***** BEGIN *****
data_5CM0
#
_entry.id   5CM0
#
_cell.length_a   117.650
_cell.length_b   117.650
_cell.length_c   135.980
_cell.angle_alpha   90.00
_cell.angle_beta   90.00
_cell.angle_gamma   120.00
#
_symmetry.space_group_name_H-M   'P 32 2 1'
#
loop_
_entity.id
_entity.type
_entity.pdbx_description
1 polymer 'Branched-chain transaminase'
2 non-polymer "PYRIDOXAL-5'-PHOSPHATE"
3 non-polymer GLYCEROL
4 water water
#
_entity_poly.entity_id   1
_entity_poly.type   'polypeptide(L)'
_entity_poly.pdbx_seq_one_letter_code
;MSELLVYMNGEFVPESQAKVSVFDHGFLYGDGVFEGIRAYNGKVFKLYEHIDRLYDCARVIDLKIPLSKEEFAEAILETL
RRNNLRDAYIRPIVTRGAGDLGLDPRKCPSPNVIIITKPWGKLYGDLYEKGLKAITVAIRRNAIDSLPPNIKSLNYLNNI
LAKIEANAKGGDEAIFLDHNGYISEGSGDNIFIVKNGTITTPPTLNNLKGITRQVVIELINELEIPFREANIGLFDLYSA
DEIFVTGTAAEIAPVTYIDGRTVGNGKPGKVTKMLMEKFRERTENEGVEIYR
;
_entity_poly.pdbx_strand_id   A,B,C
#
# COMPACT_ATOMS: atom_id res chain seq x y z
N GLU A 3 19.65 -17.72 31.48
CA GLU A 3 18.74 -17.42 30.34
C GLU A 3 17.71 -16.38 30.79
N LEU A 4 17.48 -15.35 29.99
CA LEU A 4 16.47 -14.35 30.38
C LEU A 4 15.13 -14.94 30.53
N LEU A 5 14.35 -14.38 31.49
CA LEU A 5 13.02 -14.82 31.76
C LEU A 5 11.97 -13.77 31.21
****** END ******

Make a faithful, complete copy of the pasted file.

data_5CM0
#
_entry.id   5CM0
#
_cell.length_a   117.650
_cell.length_b   117.650
_cell.length_c   135.980
_cell.angle_alpha   90.00
_cell.angle_beta   90.00
_cell.angle_gamma   120.00
#
_symmetry.space_group_name_H-M   'P 32 2 1'
#
loop_
_entity.id
_entity.type
_entity.pdbx_description
1 polymer 'Branched-chain transaminase'
2 non-polymer "PYRIDOXAL-5'-PHOSPHATE"
3 non-polymer GLYCEROL
4 water water
#
_entity_poly.entity_id   1
_entity_poly.type   'polypeptide(L)'
_entity_poly.pdbx_seq_one_letter_code
;MSELLVYMNGEFVPESQAKVSVFDHGFLYGDGVFEGIRAYNGKVFKLYEHIDRLYDCARVIDLKIPLSKEEFAEAILETL
RRNNLRDAYIRPIVTRGAGDLGLDPRKCPSPNVIIITKPWGKLYGDLYEKGLKAITVAIRRNAIDSLPPNIKSLNYLNNI
LAKIEANAKGGDEAIFLDHNGYISEGSGDNIFIVKNGTITTPPTLNNLKGITRQVVIELINELEIPFREANIGLFDLYSA
DEIFVTGTAAEIAPVTYIDGRTVGNGKPGKVTKMLMEKFRERTENEGVEIYR
;
_entity_poly.pdbx_strand_id   A,B,C
#
# COMPACT_ATOMS: atom_id res chain seq x y z
N GLU A 3 19.65 -17.72 31.48
CA GLU A 3 18.74 -17.42 30.34
C GLU A 3 17.71 -16.38 30.79
N LEU A 4 17.48 -15.35 29.99
CA LEU A 4 16.47 -14.35 30.38
C LEU A 4 15.13 -14.94 30.53
N LEU A 5 14.35 -14.38 31.49
CA LEU A 5 13.02 -14.82 31.76
C LEU A 5 11.97 -13.77 31.21